Marcus Aurelius Antoninus was the sixteenth emperor of Rome -- and by far the most powerful and wealthy man in the world. Yet he was also an intensely private person, with a rich interior life and deep reservoirs of personal insight. He collected his thoughts in notebooks, gems which have come to be called his Meditations. Never intended for publication, the work survived his death and has proved an inexhaustible source of wisdom and one of the most important Stoic texts of all time. In often passionate language, the entries range from essays to one-line aphorisms, and from profundity to bitterness.
Marcus wrote to console himself in the face of the shortness of life, the shoddiness of the world, and the challenges of being human. He asks the very same questions that every thinking person must ask themselves today: Does the universe have a moral purpose, and what is my role in it? What exactly is it to be a good person, and how do I get there? Life is short: what does that mean for me? How can I get to know myself better? Anyone who is puzzled by such questions or searching for answers will profit from this timeless book, which is both an important historical document and a personal spiritual diary.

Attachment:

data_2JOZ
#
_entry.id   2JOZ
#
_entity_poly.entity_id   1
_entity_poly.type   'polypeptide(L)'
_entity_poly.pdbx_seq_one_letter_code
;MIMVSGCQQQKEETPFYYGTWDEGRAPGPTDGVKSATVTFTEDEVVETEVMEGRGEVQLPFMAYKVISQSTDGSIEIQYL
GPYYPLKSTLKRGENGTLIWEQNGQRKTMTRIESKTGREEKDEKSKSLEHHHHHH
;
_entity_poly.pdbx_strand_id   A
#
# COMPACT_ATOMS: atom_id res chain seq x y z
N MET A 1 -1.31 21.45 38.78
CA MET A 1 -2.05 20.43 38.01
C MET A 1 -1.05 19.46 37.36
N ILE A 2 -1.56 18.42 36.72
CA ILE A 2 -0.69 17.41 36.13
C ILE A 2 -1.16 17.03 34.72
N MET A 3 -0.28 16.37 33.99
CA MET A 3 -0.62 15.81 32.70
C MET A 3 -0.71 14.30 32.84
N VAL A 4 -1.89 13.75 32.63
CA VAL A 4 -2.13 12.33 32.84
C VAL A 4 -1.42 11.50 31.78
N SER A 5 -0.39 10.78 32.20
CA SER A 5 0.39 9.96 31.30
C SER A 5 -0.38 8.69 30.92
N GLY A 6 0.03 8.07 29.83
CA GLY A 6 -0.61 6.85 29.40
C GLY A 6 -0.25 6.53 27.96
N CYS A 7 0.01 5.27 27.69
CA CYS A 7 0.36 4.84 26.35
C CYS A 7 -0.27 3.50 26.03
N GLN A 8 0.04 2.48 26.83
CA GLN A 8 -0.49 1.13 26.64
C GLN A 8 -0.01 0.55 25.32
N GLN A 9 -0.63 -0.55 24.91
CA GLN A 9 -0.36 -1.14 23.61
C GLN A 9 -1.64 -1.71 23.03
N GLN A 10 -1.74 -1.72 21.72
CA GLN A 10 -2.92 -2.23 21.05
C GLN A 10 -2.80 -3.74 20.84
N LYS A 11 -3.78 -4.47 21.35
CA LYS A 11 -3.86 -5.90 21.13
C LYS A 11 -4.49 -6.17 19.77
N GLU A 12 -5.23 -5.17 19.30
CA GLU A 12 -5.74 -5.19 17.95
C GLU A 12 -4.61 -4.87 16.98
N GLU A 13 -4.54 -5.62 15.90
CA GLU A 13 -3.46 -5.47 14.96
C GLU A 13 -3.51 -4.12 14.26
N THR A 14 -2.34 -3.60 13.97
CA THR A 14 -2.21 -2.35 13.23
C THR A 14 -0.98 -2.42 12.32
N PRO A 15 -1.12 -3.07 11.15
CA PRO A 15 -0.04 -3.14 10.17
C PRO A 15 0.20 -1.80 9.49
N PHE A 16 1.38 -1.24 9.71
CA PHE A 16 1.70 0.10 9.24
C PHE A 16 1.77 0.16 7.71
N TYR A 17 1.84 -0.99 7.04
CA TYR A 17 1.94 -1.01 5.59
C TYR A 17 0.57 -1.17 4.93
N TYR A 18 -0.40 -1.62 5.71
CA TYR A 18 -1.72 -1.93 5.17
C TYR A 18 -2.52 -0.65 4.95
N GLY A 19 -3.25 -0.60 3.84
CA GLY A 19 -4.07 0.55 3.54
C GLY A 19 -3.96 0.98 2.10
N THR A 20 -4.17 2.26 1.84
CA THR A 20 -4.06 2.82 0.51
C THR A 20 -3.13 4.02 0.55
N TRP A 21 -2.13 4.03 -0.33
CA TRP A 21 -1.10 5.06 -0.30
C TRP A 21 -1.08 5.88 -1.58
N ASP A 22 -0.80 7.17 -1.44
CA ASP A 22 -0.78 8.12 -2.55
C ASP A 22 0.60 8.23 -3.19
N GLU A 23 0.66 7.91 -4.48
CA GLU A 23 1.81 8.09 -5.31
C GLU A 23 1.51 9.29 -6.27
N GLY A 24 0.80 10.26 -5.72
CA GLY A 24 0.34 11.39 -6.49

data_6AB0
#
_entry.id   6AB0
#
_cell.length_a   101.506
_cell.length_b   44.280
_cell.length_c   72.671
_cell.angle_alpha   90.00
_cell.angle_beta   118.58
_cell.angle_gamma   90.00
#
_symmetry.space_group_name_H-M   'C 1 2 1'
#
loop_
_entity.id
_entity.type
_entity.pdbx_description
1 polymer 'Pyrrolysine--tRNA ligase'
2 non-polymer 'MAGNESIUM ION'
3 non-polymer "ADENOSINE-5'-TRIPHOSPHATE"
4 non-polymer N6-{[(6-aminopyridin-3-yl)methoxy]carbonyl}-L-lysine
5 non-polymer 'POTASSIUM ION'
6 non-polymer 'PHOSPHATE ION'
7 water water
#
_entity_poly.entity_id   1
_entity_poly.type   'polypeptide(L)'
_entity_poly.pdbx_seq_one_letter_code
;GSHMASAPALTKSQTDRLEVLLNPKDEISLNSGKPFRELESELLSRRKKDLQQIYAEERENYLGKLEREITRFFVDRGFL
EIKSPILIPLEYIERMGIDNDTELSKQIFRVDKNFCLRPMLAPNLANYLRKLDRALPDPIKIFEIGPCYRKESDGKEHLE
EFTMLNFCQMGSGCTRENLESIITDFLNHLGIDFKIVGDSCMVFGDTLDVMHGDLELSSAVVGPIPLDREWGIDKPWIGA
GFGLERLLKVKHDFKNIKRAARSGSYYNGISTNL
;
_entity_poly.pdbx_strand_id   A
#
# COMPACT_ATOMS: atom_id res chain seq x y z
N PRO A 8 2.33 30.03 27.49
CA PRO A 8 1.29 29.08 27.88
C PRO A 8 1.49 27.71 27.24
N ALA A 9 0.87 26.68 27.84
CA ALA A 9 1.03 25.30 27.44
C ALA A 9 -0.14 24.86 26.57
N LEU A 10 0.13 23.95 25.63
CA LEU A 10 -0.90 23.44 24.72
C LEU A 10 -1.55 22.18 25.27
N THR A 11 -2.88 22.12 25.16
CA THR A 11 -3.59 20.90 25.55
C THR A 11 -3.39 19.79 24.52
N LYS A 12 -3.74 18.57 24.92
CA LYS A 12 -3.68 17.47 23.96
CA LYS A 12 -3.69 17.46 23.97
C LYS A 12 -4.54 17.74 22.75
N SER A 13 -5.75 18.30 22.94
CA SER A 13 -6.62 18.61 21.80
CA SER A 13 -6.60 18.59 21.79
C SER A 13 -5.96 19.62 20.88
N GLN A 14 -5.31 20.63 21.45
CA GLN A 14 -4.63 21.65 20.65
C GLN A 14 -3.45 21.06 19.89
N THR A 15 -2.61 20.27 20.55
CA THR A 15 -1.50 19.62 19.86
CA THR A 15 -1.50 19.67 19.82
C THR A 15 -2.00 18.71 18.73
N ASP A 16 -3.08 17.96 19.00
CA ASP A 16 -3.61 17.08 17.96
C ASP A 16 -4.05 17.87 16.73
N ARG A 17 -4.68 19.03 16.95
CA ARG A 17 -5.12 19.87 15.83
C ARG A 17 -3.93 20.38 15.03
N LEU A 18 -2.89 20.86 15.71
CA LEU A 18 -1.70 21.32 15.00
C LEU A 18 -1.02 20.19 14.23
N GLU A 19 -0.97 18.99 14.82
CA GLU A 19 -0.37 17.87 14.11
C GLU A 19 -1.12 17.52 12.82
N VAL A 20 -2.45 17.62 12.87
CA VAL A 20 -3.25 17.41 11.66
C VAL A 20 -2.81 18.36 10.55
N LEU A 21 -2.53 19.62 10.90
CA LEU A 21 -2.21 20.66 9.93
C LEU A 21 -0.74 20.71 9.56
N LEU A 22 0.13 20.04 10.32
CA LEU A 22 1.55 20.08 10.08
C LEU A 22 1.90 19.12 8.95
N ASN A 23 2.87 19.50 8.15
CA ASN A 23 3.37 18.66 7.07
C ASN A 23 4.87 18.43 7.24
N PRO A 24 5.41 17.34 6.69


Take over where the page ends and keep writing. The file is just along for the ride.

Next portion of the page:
This annotated edition will be the definitive translation of this classic and much-beloved text, with copious notes that will illuminate one of the greatest works of popular philosophy for new readers and enrich the understanding of even the most hardcore Stoic.